Cessna’s SkyCourier utility twin turboprop made its first show appearance at EAA AirVenture, arriving on opening day, Monday, July 26. A crowd gathered on Boeing Plaza in front of the big twin as Textron officials updated certification progress and underscored the features they believe will make the airplane a success. Also on hand were representatives from launch customer FedEx, which has 50 on order and expects to take its first delivery later this year.
They will join FedEx’s “feeder fleet,” including Cessna Caravans and larger ATR turboprop twins, uploading and delivering cargo to remote airports. FedEx says the SkyCourier offers twice the cargo capacity of the Caravan and can accommodate oversize freight as well as three standard LD3 containers. The new airplane can also handle pallet-loaded and loose cargo, FedEx says, adding that the new type will enable carrying large products to remote areas that previously required trucking. Max payload in the cargo configuration is 6,000 pounds.
After the podium speeches were completed, pairs of Textron test pilots divided up the journalists and walked them around the SkyCourier to brief the progress on the test program (three airplanes flying, 1,200 hours logged) and answered questions. Brad Silverstein discussed the remote oil sensors and oil and fuel bypass features of the Pratt & Whitney Canada PT6A-65SC engines. As he walked around, he pointed out how all the preflight inspections can be performed easily by the pilot without climbing up onto the wings or struts. “The pilot’s feet never leave the ground until you climb into the seat,” he said. With its 19,000-pound max takeoff weight, the Sky Courier is approved for single-pilot operation.
With a priority placed on quick turns, Cessna incorporated single-point refueling and a bigger-than-a-barn-door 7-foot, 3-inch cargo door. The SkyCourier also has a ground-services buss that illuminates a tail-mounted lamp to flood the loading area with light. Also designed for simplicity in securing the aircraft on the ground, there is an internal gust-lock activation system. For safety, it’s not possible to advance the throttles to takeoff power when the gust locks are activated.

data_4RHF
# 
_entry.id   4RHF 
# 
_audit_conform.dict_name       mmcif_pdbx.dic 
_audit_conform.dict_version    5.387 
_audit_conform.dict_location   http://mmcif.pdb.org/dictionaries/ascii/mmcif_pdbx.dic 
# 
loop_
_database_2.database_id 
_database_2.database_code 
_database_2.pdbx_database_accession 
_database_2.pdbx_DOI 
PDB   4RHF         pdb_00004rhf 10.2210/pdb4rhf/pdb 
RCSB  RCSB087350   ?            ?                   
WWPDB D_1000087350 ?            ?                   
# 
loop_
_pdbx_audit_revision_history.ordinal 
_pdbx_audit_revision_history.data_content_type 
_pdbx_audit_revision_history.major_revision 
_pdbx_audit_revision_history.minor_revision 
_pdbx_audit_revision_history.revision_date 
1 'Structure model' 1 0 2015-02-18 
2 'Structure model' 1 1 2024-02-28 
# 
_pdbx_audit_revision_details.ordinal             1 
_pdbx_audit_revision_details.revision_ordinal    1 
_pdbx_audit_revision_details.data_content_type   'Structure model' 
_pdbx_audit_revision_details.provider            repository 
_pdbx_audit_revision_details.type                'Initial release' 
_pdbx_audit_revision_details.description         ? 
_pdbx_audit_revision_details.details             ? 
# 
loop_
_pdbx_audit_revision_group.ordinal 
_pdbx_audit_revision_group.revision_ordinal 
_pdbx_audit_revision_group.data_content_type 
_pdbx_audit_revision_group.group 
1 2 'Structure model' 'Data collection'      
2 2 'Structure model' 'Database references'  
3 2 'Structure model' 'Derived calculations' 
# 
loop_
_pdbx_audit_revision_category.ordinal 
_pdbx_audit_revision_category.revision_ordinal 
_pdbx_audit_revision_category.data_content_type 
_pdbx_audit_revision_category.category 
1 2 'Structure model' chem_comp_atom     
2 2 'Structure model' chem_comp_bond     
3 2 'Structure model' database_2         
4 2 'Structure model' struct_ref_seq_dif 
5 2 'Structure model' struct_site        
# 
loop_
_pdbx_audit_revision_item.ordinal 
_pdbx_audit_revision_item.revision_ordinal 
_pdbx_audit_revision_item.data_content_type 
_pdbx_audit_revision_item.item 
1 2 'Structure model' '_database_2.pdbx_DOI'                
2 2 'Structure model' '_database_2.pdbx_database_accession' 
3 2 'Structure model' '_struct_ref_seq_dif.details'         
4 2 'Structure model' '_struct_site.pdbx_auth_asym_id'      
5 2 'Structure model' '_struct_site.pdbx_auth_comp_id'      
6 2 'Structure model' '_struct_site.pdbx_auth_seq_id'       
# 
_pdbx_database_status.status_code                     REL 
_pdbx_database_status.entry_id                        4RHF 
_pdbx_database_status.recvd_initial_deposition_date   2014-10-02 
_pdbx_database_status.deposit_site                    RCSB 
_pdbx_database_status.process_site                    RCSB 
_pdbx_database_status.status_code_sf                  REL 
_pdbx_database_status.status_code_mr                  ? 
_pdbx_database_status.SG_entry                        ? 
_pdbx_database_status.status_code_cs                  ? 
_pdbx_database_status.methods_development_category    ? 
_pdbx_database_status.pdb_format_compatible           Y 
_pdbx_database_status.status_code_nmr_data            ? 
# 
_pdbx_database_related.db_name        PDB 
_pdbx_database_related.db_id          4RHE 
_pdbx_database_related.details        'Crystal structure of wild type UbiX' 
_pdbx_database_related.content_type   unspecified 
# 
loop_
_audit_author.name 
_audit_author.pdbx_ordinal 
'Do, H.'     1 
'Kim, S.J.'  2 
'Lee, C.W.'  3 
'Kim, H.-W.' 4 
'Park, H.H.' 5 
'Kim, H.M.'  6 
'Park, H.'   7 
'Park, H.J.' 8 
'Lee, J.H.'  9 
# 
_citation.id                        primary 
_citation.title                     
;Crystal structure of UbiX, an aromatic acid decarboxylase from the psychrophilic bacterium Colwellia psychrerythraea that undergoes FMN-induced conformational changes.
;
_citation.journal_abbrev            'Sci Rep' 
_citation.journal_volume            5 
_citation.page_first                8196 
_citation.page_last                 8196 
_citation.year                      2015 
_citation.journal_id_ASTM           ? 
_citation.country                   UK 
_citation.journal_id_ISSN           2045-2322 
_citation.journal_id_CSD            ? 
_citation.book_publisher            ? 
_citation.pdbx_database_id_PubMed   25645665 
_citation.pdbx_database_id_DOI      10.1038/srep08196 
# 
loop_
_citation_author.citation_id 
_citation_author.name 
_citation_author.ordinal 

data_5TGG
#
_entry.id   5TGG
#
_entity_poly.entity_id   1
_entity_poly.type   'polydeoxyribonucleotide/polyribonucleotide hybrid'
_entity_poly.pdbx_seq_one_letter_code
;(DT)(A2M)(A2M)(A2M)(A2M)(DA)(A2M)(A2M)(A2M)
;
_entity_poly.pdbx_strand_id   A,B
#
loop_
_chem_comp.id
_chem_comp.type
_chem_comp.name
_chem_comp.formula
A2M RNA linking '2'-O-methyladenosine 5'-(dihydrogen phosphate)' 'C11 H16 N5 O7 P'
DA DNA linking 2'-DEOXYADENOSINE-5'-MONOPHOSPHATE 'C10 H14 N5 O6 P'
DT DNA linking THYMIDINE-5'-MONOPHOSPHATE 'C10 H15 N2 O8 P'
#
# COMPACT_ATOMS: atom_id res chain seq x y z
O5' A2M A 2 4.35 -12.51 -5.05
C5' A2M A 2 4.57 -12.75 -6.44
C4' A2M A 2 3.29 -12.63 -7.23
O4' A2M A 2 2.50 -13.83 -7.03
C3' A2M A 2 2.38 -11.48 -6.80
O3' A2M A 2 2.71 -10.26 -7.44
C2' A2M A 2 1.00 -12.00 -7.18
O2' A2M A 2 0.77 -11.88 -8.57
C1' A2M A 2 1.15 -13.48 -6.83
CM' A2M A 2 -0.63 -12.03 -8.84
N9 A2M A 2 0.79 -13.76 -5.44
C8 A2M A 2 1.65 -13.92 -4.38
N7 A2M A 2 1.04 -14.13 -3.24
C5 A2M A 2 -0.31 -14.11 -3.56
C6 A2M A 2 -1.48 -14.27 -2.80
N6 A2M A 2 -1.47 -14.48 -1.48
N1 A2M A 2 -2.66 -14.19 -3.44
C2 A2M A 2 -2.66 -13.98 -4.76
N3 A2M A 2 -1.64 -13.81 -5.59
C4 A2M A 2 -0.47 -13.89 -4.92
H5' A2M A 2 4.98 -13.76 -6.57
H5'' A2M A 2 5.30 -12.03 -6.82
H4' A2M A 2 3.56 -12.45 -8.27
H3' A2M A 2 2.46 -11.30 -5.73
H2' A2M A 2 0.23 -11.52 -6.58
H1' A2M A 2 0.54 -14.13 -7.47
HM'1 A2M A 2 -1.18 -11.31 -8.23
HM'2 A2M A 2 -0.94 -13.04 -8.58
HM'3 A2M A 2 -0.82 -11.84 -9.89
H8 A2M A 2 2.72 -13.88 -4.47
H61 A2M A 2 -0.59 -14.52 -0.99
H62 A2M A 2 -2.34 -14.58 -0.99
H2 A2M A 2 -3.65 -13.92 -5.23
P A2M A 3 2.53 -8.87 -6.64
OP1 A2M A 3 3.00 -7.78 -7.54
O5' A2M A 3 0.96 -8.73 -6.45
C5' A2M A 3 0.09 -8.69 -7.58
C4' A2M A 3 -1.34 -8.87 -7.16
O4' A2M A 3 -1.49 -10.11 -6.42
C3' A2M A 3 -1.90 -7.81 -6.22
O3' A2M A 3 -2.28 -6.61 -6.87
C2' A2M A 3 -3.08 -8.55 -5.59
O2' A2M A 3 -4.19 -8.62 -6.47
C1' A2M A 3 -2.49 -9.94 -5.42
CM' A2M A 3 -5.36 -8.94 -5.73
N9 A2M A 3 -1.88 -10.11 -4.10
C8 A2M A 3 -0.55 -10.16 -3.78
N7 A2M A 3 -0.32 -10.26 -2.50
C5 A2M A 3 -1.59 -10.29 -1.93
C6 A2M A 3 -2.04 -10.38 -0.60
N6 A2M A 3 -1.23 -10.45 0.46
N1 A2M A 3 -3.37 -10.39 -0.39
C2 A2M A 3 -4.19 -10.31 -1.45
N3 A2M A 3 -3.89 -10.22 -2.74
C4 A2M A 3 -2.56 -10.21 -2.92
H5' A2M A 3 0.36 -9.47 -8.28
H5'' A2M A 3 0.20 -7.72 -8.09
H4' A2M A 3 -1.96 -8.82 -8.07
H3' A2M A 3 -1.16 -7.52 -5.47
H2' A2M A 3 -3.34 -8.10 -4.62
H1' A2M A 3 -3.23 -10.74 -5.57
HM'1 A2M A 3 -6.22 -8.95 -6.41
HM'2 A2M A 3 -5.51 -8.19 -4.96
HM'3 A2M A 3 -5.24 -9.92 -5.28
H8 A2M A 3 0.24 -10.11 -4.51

The SkyCourier is available in freighter configuration ($6.8 million) and set up for 19-passenger (maximum) service ($7.3 million). Special missions applications are definitely “on the table,” though no specific plans are yet in the works, according to Textron. Standing under the cavernous cargo door, one journalist suggested it might make an excellent jump plane. The test pilots agreed, though when someone else said it might be “a bit pricey,” they both nodded.
Considering how the preflight in ground icing conditions mandated in the C208 (except for FedEx ops which are done according to FedEx’s own approved procedure), I wonder how it will be done in the SkyCourier. I would love to hear an explanation of how to do ground icing checks with the “pilot’s feet on the ground”, with a high wing airplane!
Not likely any drop zone could afford a $6.8 million purchase price!
In 10 years those used planes will throwing out some divers.
“one journalist suggested it might make an excellent jump plane” gee, I wonder who that might have been?
Actually, I’ve never been so excited about a cargo plane!
There’s only 5 or 6 small cargo aircraft currently in production in the world, if that, so the SkyCourier is a big deal.
I used to see the 10 or so Fedex Caravans parked in a row at HNL back in the day. I’m sure all new pilots there think, “Hmm … how do I get my hands on one of those? Nobody seems to be using them!”
For those wondering how Fedex justifies the cost, it’s all about the corporate accounting. It’s easier for BigCo to move numbers around a spreadsheet than to buy old planes and struggle with maintenance.
FedEx owns all the “feeder” C208s, ATRs (42/72), and the new 408 SkyCourier just presented at EAA. The group of nine feeder operators fly/maintain them throughout the lower 48, AK, HI, the Caribbean, and some parts of upper NE S. America + one operator up in CAN. Each of the operators has their own HR/recruiting and there’s also the FedEx Purple Runway Pilot Pathways program to get folks into the ATRs, then move into FDX Boeings, MDs, and Airbuses: http://www.fedexpurplerunway.com/ Also some of the operators will be doing an SIC program for the right seat of the 408. FDX feeder operators: Baron Aviation, Corporate Air, CSA Air, Empire Airlines, IFL Group, Mountain Air Cargo, West Air, and Wiggins Aviation and Morningstar Air Express (CAN). The 208s and the 408 are/will be Part 135 single-pilot ops (1,200TT mins) and the ATRs are Part 121 (R/ATP mins). Each of the operators has their own website with hiring info. Check out the FedEx tent at EAA, a C208 is there, along with plenty of friendly folks to converse with…
Looks like the grandchild of a Twin Otter.